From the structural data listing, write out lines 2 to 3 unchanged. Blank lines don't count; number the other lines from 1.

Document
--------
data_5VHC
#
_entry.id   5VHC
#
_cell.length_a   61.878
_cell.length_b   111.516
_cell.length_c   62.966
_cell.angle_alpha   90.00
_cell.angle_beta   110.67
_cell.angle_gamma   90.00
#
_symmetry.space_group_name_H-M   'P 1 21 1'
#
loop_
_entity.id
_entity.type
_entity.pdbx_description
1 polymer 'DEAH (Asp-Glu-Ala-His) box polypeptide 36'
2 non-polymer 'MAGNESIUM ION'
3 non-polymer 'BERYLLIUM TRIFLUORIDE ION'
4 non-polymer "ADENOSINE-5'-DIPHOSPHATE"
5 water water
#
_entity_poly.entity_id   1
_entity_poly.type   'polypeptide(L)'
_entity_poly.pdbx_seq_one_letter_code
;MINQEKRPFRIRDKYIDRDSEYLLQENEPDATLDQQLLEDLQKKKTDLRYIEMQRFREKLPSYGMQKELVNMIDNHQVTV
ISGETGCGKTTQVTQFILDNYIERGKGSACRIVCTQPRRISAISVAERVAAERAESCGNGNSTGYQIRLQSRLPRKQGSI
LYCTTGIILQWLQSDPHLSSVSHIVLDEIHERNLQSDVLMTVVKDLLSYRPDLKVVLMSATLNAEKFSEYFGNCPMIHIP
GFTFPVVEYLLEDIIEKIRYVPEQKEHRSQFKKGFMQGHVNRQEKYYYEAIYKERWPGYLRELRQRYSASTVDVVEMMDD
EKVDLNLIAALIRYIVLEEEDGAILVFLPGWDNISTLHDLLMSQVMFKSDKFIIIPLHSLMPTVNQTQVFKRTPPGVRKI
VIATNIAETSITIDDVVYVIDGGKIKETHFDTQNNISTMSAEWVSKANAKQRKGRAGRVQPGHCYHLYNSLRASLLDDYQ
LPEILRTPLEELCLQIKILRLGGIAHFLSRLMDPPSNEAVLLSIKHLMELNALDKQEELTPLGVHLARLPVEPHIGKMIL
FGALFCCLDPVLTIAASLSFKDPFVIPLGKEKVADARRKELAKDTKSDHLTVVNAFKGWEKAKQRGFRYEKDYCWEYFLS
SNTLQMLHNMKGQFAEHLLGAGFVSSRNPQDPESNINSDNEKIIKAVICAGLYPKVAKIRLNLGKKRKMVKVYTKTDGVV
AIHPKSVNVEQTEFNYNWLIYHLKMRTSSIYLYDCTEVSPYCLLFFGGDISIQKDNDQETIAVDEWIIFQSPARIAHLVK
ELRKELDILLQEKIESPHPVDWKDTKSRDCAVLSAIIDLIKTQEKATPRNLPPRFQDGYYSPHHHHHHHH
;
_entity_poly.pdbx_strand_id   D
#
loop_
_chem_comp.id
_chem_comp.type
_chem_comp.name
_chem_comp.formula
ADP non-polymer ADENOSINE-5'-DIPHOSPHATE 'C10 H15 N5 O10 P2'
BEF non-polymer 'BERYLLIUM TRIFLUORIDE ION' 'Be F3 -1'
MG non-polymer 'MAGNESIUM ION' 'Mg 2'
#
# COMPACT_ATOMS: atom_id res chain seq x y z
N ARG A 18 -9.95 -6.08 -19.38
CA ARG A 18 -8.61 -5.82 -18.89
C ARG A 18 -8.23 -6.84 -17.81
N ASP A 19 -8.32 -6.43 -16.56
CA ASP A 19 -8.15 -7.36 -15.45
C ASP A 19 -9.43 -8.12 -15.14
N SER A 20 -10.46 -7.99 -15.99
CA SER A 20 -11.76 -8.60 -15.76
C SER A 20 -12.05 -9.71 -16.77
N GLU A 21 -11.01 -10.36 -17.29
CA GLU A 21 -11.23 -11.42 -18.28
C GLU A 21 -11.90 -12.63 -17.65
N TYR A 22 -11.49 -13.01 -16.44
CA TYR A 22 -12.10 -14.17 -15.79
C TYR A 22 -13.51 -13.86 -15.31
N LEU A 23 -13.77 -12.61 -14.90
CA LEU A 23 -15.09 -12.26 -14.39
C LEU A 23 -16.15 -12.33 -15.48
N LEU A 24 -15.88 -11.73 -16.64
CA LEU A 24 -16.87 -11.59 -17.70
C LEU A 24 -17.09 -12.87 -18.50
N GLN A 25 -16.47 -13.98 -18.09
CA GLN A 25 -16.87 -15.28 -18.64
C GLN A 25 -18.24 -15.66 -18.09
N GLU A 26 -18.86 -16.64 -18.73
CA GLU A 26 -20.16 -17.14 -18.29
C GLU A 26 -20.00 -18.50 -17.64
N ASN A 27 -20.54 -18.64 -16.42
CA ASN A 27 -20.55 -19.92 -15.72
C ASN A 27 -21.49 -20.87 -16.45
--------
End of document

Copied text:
#
_entry.id   5VHC